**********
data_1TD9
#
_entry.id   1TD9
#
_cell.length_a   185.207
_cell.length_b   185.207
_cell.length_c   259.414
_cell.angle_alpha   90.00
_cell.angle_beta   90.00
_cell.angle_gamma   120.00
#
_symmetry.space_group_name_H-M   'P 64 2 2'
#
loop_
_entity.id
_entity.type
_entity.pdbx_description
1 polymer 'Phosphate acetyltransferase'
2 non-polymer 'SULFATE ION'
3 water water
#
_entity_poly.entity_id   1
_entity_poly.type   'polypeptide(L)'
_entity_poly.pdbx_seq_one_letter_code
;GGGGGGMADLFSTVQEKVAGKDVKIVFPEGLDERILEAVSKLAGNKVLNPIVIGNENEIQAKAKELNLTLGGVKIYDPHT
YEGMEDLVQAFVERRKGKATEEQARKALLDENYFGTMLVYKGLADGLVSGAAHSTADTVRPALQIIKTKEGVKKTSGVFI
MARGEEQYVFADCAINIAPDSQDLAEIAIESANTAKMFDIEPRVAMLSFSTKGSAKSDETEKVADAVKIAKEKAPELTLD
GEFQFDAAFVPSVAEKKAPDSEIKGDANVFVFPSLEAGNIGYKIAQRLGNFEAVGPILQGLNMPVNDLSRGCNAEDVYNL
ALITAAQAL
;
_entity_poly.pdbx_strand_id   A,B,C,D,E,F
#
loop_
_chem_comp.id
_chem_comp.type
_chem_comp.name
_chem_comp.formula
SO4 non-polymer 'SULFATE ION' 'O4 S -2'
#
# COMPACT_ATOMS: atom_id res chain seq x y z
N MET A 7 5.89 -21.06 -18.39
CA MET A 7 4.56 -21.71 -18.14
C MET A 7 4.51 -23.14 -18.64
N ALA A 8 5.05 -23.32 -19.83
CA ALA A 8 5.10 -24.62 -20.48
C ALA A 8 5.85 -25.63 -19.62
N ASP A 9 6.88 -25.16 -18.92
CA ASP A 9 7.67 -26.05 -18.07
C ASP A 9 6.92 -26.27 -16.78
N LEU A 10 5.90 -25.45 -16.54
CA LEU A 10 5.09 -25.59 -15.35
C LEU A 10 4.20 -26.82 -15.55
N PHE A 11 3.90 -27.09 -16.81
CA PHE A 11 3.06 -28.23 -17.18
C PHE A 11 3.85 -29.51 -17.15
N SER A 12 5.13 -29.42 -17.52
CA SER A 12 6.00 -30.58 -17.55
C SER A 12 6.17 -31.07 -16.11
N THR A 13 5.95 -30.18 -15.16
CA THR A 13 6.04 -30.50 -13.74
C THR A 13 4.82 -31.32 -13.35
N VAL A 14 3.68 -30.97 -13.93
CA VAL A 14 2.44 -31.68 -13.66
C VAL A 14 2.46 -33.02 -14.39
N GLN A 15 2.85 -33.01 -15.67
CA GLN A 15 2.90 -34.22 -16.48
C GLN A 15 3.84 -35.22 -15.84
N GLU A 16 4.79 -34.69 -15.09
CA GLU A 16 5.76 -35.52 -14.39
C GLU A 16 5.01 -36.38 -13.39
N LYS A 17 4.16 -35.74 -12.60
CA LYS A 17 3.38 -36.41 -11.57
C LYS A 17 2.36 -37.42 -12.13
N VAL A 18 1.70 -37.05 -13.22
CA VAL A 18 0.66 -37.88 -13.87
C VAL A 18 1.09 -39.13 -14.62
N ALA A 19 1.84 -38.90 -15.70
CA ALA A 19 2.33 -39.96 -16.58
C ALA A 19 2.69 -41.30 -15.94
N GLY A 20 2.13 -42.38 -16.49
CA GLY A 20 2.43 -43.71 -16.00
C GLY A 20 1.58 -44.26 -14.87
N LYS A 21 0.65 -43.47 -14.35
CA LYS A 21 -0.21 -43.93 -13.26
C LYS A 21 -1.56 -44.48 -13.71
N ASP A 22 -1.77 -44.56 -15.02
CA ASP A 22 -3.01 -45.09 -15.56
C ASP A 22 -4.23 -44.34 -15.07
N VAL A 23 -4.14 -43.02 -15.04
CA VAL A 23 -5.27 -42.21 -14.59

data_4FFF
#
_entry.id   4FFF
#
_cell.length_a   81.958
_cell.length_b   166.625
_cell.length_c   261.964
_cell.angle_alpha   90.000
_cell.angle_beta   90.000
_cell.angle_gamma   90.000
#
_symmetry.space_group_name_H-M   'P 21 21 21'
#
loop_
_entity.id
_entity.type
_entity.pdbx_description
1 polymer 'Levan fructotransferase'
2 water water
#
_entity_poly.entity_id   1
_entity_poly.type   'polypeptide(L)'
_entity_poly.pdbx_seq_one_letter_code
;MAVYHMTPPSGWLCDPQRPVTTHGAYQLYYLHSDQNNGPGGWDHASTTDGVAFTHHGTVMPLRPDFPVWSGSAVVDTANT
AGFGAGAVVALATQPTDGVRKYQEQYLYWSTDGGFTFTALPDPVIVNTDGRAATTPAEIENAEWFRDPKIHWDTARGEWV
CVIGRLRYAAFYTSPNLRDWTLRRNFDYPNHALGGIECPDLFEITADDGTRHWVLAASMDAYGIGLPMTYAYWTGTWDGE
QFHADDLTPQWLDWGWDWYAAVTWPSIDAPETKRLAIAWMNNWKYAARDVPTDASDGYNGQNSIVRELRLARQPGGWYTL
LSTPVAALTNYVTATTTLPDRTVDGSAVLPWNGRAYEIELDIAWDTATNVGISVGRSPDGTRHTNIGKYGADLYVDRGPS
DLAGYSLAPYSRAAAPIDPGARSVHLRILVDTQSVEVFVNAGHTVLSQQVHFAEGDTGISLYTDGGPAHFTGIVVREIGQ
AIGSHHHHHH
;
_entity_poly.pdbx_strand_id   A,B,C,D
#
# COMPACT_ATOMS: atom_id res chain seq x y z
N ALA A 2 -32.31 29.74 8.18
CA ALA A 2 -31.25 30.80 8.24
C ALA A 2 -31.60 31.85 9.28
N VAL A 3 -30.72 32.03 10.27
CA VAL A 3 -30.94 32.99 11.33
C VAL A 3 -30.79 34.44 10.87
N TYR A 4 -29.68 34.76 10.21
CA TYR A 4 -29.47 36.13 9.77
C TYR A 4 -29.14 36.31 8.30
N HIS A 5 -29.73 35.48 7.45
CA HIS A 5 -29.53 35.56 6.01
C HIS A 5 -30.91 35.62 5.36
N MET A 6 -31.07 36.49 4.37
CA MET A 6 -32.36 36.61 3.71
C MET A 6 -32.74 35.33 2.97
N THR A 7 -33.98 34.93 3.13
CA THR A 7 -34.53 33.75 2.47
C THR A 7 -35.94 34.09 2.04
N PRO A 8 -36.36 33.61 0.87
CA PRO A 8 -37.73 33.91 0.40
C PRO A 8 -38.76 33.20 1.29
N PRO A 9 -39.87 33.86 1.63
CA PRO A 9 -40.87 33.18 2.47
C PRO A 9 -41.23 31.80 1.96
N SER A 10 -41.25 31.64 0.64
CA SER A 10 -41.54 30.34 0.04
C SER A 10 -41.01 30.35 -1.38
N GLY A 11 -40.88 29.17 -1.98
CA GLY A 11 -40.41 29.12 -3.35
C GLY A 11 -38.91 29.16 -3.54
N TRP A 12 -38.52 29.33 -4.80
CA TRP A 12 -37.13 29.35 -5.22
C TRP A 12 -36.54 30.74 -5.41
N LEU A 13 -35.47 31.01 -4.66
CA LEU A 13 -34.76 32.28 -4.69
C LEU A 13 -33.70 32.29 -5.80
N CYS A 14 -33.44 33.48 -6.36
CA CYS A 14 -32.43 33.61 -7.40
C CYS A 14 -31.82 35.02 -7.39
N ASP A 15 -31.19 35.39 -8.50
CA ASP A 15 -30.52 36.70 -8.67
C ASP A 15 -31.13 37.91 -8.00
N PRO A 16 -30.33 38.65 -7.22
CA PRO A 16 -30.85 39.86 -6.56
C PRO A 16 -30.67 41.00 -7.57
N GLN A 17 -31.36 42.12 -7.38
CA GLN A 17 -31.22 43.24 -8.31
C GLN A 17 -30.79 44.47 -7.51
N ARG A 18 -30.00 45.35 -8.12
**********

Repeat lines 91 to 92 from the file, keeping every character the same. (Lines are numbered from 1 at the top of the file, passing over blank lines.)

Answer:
data_4FFF
#